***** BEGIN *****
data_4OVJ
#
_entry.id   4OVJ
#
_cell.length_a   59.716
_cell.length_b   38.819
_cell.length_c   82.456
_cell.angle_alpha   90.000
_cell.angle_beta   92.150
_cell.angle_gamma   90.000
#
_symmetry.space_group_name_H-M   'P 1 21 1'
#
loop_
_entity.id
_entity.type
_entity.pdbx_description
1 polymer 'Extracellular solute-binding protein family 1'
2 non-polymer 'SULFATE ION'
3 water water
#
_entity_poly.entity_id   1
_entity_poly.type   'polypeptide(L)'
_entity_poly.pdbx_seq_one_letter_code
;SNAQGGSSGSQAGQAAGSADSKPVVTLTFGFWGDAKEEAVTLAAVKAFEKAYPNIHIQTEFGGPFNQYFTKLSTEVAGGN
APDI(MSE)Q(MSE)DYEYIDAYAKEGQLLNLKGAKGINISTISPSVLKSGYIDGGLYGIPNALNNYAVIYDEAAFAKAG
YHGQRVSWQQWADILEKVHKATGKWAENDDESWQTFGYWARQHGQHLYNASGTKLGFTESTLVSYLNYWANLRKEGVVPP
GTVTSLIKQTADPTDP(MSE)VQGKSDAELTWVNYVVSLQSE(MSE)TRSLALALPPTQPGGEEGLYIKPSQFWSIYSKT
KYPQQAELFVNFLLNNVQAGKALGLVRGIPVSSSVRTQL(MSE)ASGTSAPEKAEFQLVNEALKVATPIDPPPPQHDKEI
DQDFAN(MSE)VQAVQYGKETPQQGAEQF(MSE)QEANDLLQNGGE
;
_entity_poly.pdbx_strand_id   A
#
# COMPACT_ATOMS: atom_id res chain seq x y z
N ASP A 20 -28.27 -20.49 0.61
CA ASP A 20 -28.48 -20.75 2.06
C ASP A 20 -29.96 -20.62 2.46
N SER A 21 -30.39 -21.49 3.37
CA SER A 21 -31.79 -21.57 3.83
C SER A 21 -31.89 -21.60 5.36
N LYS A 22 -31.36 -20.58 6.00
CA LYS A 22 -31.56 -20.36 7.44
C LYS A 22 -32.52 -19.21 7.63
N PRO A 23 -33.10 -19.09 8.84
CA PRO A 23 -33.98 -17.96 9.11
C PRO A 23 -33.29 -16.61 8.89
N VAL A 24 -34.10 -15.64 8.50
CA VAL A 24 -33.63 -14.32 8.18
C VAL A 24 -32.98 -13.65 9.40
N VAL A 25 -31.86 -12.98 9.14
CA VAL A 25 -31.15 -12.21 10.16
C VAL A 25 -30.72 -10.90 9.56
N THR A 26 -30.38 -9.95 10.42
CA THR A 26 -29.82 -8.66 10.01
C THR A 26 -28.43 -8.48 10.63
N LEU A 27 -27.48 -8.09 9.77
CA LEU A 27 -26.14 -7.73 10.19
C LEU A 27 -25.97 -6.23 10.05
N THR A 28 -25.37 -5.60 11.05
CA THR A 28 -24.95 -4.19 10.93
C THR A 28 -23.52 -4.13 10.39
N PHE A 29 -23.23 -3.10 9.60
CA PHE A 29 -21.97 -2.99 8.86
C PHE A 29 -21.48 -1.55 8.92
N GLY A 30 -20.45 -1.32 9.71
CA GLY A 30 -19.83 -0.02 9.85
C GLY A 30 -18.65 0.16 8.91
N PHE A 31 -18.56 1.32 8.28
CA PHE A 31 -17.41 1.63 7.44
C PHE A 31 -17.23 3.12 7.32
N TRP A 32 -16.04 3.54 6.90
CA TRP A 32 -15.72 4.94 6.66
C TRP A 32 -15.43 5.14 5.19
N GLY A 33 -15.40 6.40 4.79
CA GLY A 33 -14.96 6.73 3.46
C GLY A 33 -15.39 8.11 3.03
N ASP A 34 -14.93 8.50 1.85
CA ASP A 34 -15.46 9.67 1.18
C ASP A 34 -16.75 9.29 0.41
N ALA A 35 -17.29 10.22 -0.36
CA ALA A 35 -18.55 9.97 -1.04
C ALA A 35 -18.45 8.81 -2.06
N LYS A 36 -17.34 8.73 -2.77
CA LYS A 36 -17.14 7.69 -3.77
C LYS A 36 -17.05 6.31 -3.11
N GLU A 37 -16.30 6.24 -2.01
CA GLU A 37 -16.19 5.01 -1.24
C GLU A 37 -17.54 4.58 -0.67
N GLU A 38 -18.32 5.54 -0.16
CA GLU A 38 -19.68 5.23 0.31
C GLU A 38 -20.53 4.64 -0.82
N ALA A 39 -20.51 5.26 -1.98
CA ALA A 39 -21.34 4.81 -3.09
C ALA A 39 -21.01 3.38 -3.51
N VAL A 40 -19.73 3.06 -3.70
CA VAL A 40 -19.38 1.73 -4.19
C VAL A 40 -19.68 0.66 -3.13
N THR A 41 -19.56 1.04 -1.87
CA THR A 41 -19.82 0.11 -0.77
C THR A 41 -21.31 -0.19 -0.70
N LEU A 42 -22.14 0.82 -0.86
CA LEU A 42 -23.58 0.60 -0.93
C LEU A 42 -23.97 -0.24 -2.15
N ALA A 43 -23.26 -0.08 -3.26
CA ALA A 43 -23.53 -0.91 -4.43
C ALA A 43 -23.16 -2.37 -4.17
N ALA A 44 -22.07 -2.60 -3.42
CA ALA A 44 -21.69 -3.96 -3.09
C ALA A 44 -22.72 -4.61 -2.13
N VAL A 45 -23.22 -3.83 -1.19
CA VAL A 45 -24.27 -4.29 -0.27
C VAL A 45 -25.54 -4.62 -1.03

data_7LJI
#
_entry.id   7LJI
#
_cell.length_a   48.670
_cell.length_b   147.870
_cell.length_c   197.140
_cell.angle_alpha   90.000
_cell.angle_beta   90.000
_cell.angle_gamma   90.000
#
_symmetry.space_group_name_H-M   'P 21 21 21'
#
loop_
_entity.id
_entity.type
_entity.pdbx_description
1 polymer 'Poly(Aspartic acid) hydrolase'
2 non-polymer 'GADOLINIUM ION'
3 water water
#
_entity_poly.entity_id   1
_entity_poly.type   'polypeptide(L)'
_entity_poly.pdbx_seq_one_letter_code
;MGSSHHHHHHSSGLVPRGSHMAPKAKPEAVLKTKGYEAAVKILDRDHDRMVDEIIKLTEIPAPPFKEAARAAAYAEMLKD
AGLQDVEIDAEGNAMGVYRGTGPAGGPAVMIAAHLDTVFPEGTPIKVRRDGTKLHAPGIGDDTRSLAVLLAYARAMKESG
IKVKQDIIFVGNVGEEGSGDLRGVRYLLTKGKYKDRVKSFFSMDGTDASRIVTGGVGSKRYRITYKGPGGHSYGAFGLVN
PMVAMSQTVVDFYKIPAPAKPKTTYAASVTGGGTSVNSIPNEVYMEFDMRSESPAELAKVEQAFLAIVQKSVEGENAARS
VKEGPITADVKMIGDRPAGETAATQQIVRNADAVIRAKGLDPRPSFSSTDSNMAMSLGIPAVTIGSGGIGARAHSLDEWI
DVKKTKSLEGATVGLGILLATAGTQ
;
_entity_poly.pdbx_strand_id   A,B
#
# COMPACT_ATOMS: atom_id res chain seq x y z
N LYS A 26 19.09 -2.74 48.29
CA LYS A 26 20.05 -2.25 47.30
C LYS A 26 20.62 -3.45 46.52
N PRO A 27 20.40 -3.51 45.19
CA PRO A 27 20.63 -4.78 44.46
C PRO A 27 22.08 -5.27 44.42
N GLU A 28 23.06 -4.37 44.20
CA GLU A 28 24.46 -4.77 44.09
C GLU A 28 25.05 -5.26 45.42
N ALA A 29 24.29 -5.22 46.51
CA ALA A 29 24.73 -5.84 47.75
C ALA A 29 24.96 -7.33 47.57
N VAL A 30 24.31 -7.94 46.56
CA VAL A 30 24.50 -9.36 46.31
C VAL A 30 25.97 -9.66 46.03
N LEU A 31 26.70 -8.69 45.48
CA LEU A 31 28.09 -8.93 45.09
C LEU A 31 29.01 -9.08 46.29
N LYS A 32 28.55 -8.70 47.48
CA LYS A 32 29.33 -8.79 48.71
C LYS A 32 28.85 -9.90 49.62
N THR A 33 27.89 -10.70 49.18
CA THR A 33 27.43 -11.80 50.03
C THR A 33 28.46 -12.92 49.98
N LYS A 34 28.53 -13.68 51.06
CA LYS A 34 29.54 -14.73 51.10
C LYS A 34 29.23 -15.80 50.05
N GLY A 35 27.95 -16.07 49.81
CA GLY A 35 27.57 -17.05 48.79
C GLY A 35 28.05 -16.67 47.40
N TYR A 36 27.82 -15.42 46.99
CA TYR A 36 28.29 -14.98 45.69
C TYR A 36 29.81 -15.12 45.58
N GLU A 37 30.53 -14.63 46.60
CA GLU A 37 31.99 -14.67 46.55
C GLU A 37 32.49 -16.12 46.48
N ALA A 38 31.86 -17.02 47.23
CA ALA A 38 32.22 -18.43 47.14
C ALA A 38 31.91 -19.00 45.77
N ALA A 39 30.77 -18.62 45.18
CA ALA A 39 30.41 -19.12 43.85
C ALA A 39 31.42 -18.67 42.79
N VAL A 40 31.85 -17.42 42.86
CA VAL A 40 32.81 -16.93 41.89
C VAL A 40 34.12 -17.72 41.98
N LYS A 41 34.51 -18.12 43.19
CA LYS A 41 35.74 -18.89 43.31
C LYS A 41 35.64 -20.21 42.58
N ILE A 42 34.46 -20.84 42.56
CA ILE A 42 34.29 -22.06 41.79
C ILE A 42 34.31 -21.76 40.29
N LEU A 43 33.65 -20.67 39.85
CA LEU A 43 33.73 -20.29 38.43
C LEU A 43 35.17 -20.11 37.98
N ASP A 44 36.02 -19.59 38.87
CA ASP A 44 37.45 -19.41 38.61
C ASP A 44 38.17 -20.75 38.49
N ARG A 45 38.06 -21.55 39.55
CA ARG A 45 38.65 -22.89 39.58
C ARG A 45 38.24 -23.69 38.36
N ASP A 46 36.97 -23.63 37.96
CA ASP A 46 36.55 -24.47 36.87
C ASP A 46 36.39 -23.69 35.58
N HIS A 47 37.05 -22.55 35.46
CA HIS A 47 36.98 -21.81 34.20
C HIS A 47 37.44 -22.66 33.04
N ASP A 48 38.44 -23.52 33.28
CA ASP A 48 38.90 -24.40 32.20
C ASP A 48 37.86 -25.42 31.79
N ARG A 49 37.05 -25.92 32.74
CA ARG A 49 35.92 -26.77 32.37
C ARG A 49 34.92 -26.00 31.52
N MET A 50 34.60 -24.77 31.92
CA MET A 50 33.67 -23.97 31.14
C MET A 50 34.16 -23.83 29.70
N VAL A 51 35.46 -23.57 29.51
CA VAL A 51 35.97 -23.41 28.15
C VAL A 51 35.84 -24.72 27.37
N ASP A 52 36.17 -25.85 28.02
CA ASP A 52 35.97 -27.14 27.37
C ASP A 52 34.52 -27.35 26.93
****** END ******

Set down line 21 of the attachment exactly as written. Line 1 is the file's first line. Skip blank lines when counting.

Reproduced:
#